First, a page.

Here is the most recent list of Eagle Scouts and information they submitted to the Mecklenburg County Council Boy Scouts of America. Information includes the Scout’s name, troop number, sponsor, parents names, and, in some cases, a description of their project.
Avery Burton Nusbaum, Troop 1830, Church of Jesus Christ of Latter Day Saints, Harrisburg, Melinda Nusbaum.
Jacob Andrew Sullivan, Troop 11, Providence United Methodist Church, Lawrence and Linda Sullivan.
Mark Thomas Sullivan, Troop 11, Providence United Methodist, Lawrence and Linda Sullivan.
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Ethan Robert Donaher, Troop 65, Philadelphia Presbyterian, Robert and Teena Donaher.
Christopher Clarence Davis, Troop 159, Windrow Homeowners Association, Matthews, Patrick Davis.
Brendan Reaves Counts, Troop 256, Quail Hollow Presbyterian, Beth Counts.
William McComas Byron Jr., Troop 17, Christ Episcopal Church, Dana and Bill Byron.
Jesse Luke Jenkins, Troop 323, Journey Church of Lake Norman, Huntersville, Jim Jenkins.
Caleb Madison Readling, Troop 58, Lions Club of Davidson, Wendy Readling.
Ian Joseph Krebs, Troop 58, Lions Club of Davidson, Susan Krebs.
Corey Sigmund Manning Jr., Troop 1, Church of the Holy Comforter, Sheri Fulton.
Kyle Michael Brodfuehrer, Troop 167, Good Shepherd United Methodist, Michael Brodfuehrer.
Zachary Brett Unferth, Troop 119, South Mecklenburg Presbyterian Church, Larry and Luci Unferth.
My project: I led the building of three picnic tables and the painting of the U.S. map on the blacktop of Hawk Ridge Elementary School. One of the picnic tables is ADA-Compliant for students wheel-chair bound. The picnic tables allow teachers to teach an outdoor lesson and the map helps students to learn U.S. geography.
The most important thing I learned in completing my project was the value of being flexible while leading.
Samuel Robert Unferth, Troop 119, South Mecklenburg Presbyterian, Larry and Luci Unferth.
My project: We planted 47 shrubs, and two trees. After planting these plants we laid out a drip line connected to the preexisting system, in order to ensure the plants would survive. After the drip line was laid out we put out fresh pine straw.
Through completing my Eagle Project I learned that planning is very important all through the project.
Tristan Anderson, Troop 97, St. Mark Catholic Church, Traci and Jason Anderson.
My project: I built four information kiosks made of pressured treated and cedar lumber that will contain maps for Latta Plantation Nature Reserve.
I learned “leadership and communication” is critical.
Wyatt Bradford, Troop 200, Ramah Presbyterian Church, Scott and Kim Bradford.
My project: I built a new storage area for the musical instruments in the North Mecklenburg High School band room. I built seven shelves that I topped with carpet to protect the instruments from being scratched. I installed curtains on rods to cover the area when not in use.
I learned several important things while completing my Eagle project, including the need to adapt plans as needed and that planning is vital. The most important thing I learned was how important it is to communicate clearly with volunteers.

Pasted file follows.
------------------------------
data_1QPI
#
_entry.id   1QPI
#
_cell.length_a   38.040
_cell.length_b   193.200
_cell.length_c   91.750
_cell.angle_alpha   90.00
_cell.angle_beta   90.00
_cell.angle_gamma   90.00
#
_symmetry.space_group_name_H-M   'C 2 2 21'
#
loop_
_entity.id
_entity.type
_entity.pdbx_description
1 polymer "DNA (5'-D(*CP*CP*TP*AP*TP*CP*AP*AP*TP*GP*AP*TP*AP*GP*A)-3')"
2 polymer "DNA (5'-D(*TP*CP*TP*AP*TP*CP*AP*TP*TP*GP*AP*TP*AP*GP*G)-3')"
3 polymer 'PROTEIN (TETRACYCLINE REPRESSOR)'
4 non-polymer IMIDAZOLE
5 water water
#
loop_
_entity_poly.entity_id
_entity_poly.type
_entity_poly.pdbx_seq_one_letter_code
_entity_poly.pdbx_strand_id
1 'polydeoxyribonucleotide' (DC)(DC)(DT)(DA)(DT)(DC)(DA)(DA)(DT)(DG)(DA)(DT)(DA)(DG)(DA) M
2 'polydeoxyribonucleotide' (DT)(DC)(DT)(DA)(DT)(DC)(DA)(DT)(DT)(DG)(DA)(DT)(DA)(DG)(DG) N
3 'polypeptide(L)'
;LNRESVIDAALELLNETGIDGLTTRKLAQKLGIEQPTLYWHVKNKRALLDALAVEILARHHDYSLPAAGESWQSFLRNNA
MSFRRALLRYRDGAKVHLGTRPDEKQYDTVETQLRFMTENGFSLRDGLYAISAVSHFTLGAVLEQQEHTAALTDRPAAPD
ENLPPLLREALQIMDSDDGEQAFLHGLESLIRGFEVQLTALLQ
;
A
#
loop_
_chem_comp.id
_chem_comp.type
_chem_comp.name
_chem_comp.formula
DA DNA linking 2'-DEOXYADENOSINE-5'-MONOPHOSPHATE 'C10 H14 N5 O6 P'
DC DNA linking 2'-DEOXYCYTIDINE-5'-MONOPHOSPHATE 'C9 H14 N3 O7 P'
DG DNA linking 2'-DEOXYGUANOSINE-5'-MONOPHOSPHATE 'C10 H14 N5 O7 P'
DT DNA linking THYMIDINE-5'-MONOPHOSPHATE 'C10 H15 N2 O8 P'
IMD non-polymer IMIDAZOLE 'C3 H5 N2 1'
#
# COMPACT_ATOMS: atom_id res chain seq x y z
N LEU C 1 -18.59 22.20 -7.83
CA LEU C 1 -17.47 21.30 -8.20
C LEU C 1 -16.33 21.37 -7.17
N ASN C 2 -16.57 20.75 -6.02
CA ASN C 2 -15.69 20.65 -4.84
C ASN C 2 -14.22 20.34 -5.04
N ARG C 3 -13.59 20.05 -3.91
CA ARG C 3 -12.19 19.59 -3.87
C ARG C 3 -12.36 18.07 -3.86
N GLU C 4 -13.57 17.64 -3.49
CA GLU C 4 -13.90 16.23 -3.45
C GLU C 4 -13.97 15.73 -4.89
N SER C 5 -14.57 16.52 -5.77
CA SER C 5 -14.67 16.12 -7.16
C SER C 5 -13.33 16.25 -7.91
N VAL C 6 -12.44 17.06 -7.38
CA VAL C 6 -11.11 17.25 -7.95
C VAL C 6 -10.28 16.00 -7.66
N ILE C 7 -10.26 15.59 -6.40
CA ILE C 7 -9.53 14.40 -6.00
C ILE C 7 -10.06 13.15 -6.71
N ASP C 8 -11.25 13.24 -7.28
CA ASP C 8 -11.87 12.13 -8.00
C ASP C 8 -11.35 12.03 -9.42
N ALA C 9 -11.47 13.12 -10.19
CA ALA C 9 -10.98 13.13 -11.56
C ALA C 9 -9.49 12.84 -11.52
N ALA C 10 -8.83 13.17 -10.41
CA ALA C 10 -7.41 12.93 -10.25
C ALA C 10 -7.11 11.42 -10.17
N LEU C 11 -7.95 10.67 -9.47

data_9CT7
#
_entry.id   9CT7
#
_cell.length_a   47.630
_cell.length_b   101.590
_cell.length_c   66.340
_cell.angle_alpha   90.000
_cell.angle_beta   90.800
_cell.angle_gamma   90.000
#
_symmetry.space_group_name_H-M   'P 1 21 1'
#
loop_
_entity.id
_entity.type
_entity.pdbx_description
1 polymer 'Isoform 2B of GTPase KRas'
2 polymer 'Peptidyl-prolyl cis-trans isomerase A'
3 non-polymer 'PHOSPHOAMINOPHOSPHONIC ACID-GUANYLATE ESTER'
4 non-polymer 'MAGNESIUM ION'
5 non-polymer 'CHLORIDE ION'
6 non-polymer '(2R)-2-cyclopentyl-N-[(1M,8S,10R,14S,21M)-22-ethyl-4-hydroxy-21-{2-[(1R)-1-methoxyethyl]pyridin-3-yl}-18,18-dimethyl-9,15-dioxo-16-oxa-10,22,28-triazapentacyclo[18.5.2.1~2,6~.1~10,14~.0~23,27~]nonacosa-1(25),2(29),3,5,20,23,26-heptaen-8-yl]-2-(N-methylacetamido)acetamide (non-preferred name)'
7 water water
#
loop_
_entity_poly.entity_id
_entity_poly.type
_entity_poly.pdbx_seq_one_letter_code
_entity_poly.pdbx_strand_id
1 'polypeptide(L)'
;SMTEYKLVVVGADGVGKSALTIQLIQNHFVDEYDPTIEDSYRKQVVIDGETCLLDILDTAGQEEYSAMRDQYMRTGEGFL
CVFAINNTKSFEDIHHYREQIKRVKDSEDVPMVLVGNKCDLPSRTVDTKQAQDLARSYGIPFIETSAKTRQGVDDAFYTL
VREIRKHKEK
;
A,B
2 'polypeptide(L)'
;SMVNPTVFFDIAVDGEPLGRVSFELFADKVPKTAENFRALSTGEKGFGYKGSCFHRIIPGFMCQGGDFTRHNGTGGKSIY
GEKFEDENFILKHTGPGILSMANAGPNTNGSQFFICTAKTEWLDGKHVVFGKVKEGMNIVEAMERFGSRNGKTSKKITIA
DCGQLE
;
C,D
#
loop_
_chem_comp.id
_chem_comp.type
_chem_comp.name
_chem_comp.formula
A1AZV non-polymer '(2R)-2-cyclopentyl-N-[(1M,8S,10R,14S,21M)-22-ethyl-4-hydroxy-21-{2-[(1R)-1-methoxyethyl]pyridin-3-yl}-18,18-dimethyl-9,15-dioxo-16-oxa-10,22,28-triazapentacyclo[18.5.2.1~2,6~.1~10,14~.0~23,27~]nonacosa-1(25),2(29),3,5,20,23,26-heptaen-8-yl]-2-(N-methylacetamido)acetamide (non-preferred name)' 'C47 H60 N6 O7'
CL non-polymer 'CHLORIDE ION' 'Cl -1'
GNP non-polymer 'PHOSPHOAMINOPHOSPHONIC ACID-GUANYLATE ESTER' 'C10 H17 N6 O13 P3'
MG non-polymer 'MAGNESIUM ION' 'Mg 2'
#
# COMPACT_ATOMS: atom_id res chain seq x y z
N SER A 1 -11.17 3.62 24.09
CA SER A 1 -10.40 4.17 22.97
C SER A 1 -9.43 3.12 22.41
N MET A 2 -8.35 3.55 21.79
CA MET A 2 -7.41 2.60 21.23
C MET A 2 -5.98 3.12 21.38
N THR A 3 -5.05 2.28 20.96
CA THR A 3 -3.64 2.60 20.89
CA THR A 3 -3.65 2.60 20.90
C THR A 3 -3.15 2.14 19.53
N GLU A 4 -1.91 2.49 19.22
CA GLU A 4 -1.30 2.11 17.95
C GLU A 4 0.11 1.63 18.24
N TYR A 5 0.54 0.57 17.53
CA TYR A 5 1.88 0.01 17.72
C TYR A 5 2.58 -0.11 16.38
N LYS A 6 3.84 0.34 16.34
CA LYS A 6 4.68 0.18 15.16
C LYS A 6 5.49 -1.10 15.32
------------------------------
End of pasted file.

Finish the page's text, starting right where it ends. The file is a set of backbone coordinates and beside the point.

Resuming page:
Coleman Campbell, Troop 11, Park Avenue United Methodist Church, J. Jette and Linda Edwards Campbell.
My project: I built an aplomado falcon habitat for the Carolina Raptor Center, the first of a new falcon trail, “Wings of Flight.” I sketched drawings, obtained a county building permit, and had a volunteer engineer draw up my plans. With numerous work days, and solicited building materials and donations, I worked closely with Jim Warren and his staff. An early challenge was getting power to the site. I worked closely with the center to ensure a safe environment for the falcon, building a double- door entry, and anchoring the main posts in cement. Another challenge was the framing, especially the hexagonal roof. At the center’s request, I painted the completed cage. In addition to the building, I have raised and provided funds for the support of the falcon and upkeep for the cage. I also gave the center my engineering plans, to be used for future enclosures. My project totaled more than 350 volunteer hours.
I learned that detail and follow up are necessary in every phase of a project: planning, ordering materials, managing volunteers, and final county inspection.
Nathan James Silvestri, Troop 12, Knights of Columbus 7343, Matthews, Christie and John Silvestri.
Christopher John Silvestri, Troop 12, Knights of Columbus 7343, Matthews, Christie and John Silvestri.
The projects: Christopher’s project was building a fence to act as a backdrop to the new pavilion at (St. John Neumann Catholic Church). The wall was constructed from cedar, and was woven together in a basket weave pattern. The wall was dedicated to the deceased Deacon John Parrish.
Nathan’s Eagle project was a fire pit and seating wall dedicated to the deceased Father Anthony Tomasulo. It was designed to bring the youth of the parish together and a place for the community to gather.
From Christopher: The most important thing I learned from my Eagle project was to always plan for the worst, but hope for the best. I ran into many issues with my project, but in the end, we found a solution to every problem.
From Nathan: I learned that somethings don’t always go as planned and you have to be flexible. Always schedule for delays, don’t expect them, but prepare for them.